Easy come, easy go

The real estate consultancies differ over the number of new brands that debuted on the Polish retail market in 2017. According to JLL, 20 new brands opened stores – three more than in 2016, but Cresa claims that 30 new brands debuted over the period. These new tenants according to Knight Frank included Freya (Stary Browar in Poznań), Hamleys (Galeria Północna in Warsaw) as well as Nissa and Victoria’s Secret (Arkadia in Warsaw), to name but a few. Melon Fashion Group, which owns the Befree, Zarina and Love Republic brands, started its operations in Poland by opening two Befree stores (in Stary Browar in Poznań and CH Riviera in Gdynia) as well as Love Republic and Zarina stores in Galeria Północna in Warsaw. Meanwhile ,Ukrainian clothing chain Goldi opened in the Wroclavia shopping centre, as did Spanish interior accessories chain La Mallorquina. However a number of brands including Praktiker, Marks & Spencer, Dorothy Perkins, Stenders, Springfield and Polish deli-supermarket chain Alma went out of business.

Virtual becomes real

According to Knight Frank, with the rapid development of e-commerce brands that operate from bricks and mortar stores are increasingly moving online, such as shoe store CCC. But the reverse trend can also be seen with online operators moving into the real world. In 2017, a number of stores that had only been operating online (such as perfumy.pl and eobuwie.pl) or on temporary premises (such as Militaria.pl and Telakces.com) opened brick-and-mortar stores. Through this trend, customers can become accustomed to new forms of sales and significantly change their expectations and shopping habits due to the innovative formats introduced by such tenants. “The development of e-commerce has also meant that shopping centres have ceased to be mainly shopping destinations and are starting to aspire to be places where you can spend your free time. As a result, making a good impression on visitors will be one of the most important elements of operating many retail facilities. We could already see these types of activities back in 2017 and in future years they may become even more prevalent. Examples include arranging public spaces with, for instance, the addition of relaxation areas, expanding the gastronomy and entertainment zones in many centres as well as holding and supporting cultural, artistic and social events – such as the Higher Level Project in Galeria Katowicka. Such activities undertaken by shopping centre owners can be strengthened by the campaigns of individual brands. To improve the shopping experience, brands can create personalised products, such as NIKEiD, or introduce new store arrangements,” explains Magdalena Czempińska.

Tenants and shopping centre owners are now mainly focusing on adapting their space to meet the expectations of their clients. Developers are following the trend for there to be more and more space for entertainment and food courts, which are being modernised more frequently (e.g. Grand Kitchen in Warsaw's Arkadia, Tygiel Smaków in Silesia City Center in Katowice and a new restaurant section in Galeria Wisła in Płock). Meanwhile, retail chains are developing new formats and concepts, such as the Empik Future Store and new concepts by Esotiq, Go Sport, CCC and Reserved’s ‘open to public’ format. “2018 will be the first year of the Sunday trading ban, coming into force on March 1st 2018. Because gastronomy and entertainment were excluded from the act, you can expect shopping centre owners to try to increase the share of these services in their tenant-mix,” claims Knight Frank’s market research director.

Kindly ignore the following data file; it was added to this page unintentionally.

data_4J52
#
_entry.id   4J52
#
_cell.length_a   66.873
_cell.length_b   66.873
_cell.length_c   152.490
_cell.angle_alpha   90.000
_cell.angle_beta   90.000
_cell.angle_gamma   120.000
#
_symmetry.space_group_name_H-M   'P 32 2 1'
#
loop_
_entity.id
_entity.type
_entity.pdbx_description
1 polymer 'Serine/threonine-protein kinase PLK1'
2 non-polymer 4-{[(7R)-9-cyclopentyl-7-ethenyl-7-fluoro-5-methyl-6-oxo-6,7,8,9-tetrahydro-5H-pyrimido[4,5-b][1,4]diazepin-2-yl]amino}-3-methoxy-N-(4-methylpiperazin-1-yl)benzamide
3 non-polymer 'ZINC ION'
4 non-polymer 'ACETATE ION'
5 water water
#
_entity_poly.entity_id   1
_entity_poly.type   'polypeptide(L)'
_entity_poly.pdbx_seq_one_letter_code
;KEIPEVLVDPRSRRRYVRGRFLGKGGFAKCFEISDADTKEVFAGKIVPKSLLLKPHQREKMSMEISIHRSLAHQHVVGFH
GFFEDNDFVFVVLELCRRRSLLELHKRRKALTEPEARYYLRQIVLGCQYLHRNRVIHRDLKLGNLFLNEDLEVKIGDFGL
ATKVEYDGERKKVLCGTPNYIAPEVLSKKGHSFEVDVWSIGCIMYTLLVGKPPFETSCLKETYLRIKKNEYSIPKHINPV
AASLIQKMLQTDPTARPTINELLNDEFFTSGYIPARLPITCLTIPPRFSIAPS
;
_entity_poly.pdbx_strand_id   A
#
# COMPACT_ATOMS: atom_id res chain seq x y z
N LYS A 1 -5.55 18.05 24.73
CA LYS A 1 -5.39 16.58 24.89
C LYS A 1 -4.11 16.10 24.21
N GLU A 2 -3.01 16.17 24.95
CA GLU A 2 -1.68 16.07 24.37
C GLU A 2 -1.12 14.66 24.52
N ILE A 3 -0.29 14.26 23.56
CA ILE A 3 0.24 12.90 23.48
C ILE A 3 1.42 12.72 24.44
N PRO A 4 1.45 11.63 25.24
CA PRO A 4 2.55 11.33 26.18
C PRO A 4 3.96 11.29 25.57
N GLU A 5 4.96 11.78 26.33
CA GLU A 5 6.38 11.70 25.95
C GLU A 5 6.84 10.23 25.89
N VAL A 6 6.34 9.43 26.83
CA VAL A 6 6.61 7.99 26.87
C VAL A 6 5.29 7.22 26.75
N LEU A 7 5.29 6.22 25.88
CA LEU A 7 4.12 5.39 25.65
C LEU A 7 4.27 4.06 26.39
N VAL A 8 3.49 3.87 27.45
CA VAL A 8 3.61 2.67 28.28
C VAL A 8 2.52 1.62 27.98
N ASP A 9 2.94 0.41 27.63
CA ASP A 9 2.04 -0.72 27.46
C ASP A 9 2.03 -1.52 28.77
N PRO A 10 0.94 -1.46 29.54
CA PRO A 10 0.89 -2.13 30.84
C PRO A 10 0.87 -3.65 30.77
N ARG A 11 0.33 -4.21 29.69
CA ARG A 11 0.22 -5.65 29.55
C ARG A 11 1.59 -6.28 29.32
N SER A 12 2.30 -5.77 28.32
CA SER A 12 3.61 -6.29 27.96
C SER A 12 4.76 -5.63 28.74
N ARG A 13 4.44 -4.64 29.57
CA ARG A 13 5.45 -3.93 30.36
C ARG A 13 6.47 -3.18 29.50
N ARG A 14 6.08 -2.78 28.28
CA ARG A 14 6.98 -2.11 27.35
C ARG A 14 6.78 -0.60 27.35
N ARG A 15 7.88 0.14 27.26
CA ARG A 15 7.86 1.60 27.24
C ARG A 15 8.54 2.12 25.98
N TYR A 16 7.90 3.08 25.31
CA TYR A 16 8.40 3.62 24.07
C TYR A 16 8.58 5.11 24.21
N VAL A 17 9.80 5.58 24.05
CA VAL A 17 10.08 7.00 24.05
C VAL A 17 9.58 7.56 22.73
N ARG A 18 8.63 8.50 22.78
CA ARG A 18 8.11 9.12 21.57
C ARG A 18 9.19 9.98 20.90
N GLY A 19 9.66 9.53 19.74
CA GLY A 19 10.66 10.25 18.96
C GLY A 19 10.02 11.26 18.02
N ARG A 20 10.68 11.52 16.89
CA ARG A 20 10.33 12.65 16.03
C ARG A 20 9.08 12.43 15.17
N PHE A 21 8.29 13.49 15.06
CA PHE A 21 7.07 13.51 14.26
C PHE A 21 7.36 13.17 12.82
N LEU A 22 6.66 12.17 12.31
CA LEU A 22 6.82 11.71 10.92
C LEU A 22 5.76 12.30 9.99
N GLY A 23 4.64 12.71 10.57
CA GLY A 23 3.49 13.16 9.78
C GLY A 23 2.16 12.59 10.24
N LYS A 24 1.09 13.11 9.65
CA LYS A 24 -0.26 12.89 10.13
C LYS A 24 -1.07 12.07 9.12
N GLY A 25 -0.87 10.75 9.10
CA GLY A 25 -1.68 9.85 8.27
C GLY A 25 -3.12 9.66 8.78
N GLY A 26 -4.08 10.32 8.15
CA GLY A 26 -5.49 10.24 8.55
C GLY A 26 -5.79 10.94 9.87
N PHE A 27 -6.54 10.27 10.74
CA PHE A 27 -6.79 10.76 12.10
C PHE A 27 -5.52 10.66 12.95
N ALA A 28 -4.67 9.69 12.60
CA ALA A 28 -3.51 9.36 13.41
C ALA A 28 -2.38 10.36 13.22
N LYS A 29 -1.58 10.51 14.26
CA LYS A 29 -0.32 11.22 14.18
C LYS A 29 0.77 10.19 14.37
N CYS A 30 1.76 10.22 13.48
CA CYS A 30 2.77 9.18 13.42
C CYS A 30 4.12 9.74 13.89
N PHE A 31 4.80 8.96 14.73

Some retail chains are considering opening their stores as showrooms on those Sundays that will be covered by the trade ban. The employee would be a consultant rather than a salesman while purchases would be possible online because internet sales are not covered by the act. Could this really happen? We can only wait and see.

More shopping for Romania

In 2017, modern retail stock increased to 3.48 mln sqm in shopping centres and retail parks, according to the latest figures by CBRE. The national average retail density now stands at 160 sqm per 1,000 inhabitants, while in Bucharest it is 540 sqm per 1,000 inhabitants. Over 100,000 sqm of new retail space was delivered over the year and currently app. 150,000 sqm is under construction in cities such as Brașov, Bistrița, Târgu Mureș, Satu Mare, Craiova and Timișoara. The total volume of extensions completed over the year came to 43,000 sqm, while by 2019 this figure is expected to reach 95,000 sqm, out of which Bucharest will account for more than 70 pct of the total. Bucharest prime shopping centre yields came down to 6.75 pct, while yields for the main regional cities a lso decreased to 7.75 pct compared to Q4 2017.